You don’t need a particularly high skill set in order to launch a phishing attack. Home users, teenagers, an entry-level hacker, pretty much anyone can launch a phishing attack. Phishing attacks costs little or no money to launch an attack in most cases. In most cases, phishing attacks just need one person to comply. Now, what I mean by this is if I launch a phishing campaign against, say, AT&T, I send 1,500 emails out to 1,500 different employees. And the payload is going to be, say, a remote connection to the computer, or credential harvesting, or something of that nature. Realistically, I just need one person to open that email out of 1,000, 1,500, whatever it is.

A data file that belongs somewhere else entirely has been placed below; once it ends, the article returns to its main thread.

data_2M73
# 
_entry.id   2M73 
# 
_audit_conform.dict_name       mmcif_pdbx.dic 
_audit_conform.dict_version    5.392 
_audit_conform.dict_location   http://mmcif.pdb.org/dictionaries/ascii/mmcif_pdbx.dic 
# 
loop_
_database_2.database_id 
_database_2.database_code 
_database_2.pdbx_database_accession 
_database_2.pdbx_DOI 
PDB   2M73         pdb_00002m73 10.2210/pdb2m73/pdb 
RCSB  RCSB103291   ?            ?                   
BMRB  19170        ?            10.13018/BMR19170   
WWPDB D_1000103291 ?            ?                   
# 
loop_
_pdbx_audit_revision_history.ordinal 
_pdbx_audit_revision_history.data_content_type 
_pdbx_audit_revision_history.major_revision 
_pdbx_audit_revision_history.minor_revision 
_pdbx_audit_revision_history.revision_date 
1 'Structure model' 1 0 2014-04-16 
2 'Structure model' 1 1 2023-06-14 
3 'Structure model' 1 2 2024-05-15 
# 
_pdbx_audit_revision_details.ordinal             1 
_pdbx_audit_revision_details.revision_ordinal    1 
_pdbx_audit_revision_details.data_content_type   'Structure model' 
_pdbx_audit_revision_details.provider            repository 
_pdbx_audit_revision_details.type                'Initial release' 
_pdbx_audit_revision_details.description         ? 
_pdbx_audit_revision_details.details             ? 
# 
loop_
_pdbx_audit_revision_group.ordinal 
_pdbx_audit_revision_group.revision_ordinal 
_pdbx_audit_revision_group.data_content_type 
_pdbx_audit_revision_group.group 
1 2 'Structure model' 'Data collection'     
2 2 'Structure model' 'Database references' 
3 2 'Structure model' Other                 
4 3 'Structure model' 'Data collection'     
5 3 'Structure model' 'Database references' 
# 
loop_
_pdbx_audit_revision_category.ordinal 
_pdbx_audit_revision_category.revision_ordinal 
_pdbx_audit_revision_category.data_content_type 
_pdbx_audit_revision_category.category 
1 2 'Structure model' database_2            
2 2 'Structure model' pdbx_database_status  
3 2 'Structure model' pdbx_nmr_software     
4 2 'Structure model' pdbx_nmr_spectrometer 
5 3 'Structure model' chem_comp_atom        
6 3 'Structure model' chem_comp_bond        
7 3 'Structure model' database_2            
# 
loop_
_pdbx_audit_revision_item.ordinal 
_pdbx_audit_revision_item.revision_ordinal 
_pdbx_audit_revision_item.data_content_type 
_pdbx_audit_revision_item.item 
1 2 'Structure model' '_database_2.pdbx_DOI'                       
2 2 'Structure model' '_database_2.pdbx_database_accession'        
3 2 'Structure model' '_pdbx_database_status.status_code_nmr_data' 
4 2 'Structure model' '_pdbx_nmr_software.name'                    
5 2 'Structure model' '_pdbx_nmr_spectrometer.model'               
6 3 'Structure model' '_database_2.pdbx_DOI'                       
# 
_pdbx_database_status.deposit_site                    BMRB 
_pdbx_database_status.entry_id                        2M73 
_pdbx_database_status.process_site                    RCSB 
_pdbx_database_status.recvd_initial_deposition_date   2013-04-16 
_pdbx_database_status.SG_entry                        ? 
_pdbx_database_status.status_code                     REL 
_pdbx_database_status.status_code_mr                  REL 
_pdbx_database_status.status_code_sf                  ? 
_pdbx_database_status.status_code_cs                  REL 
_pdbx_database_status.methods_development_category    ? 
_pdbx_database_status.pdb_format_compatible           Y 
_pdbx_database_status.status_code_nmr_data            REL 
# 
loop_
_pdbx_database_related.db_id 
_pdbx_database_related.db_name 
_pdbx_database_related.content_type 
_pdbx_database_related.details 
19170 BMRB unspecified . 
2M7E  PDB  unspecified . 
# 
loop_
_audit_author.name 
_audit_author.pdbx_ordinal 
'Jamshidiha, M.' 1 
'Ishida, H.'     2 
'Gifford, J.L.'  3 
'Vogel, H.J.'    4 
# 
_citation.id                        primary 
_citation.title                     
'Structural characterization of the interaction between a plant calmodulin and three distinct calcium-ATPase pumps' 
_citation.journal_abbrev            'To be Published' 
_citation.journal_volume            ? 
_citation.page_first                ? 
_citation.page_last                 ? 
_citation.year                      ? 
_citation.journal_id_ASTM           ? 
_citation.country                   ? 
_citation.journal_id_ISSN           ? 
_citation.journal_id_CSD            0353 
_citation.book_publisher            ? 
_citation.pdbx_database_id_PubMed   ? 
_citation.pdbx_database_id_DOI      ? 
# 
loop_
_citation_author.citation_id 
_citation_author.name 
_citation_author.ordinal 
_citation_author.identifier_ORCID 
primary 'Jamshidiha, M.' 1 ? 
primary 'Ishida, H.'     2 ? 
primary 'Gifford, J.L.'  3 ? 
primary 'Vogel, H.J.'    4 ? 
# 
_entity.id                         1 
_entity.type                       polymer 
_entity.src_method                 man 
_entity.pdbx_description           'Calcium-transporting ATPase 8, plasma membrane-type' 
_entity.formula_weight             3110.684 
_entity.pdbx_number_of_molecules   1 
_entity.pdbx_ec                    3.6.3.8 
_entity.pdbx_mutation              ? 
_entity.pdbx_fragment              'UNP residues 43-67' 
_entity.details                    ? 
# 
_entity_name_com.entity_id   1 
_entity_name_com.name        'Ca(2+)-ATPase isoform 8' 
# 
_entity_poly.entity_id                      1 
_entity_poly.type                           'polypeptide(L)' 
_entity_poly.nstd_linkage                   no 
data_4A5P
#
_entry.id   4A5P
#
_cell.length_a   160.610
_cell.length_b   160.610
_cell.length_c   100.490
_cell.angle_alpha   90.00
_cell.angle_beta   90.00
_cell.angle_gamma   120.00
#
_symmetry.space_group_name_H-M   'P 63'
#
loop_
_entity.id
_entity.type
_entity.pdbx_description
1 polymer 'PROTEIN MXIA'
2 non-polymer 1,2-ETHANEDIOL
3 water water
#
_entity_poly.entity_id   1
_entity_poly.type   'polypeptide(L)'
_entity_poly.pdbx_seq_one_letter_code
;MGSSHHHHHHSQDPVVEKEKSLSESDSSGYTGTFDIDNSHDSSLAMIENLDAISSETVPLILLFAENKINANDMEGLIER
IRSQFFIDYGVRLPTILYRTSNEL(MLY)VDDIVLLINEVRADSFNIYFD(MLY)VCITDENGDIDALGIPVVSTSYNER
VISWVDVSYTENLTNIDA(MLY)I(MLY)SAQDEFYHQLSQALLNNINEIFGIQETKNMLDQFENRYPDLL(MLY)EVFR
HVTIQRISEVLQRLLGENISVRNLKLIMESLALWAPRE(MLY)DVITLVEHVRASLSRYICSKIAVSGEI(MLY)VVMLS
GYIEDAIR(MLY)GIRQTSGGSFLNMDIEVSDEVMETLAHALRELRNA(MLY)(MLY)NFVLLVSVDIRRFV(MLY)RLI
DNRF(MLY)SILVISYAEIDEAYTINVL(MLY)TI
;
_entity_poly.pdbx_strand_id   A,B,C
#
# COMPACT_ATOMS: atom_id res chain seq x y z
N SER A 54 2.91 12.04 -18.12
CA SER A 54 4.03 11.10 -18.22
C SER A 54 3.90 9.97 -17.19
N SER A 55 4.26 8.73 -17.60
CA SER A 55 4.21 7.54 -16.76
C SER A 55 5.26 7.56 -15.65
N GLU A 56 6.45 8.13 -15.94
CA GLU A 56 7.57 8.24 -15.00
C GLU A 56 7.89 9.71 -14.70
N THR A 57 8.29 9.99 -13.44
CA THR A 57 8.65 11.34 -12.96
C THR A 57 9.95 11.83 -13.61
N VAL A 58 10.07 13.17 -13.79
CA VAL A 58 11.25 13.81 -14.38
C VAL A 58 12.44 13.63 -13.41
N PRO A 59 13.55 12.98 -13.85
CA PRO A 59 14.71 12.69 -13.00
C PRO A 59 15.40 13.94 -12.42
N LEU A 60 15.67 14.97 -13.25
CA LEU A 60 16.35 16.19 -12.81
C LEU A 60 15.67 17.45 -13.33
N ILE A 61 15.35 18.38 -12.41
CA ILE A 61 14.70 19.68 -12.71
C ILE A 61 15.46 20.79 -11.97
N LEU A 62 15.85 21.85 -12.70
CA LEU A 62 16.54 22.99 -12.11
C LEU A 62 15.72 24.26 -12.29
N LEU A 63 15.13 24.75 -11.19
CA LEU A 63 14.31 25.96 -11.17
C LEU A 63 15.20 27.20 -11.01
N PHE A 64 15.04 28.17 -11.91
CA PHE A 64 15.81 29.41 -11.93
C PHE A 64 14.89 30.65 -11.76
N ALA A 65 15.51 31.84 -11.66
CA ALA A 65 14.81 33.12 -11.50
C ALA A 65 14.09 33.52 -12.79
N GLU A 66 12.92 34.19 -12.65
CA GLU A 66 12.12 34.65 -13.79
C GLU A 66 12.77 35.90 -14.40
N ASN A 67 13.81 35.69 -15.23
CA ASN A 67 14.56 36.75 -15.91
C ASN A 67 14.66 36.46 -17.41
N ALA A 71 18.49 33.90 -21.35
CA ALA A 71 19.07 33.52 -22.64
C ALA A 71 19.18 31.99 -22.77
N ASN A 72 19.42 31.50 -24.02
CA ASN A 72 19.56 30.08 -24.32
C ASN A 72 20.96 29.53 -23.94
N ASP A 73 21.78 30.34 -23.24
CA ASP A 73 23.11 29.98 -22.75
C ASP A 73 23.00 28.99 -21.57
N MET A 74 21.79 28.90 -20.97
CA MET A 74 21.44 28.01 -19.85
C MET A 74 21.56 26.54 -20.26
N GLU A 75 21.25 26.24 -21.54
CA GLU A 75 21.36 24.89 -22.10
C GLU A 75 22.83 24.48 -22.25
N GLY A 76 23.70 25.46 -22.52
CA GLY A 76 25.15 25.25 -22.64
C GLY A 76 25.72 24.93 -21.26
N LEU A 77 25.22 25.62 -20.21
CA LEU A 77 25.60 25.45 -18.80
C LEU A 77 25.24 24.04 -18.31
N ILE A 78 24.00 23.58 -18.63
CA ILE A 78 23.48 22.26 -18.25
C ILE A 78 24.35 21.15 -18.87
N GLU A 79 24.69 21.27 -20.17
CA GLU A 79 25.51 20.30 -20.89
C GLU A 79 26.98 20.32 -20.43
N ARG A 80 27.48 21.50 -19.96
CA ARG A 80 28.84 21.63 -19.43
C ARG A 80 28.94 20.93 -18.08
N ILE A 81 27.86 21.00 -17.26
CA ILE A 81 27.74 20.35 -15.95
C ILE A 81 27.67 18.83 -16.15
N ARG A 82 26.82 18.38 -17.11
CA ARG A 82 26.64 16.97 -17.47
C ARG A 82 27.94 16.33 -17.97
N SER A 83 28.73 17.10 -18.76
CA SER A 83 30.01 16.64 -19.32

And now I have control of the network. Or I have control of, at least, part of the network. We’ve got a foothold now. Again, it’s a really great odds. I only need to get one person. It’s not like I have to get half of them, or 3/4, or whatnot. So that’s, again, a really powerful statistic for phishing. Phishing attacks can be used for a number of ways. It can used for scams, remote access, ransomware, credential harvesting, or any number of other reasons. A good phishing email can be very compelling to open or comply with. Now, phishing emails typically work because it uses one of the following. And these all relate back to social engineering.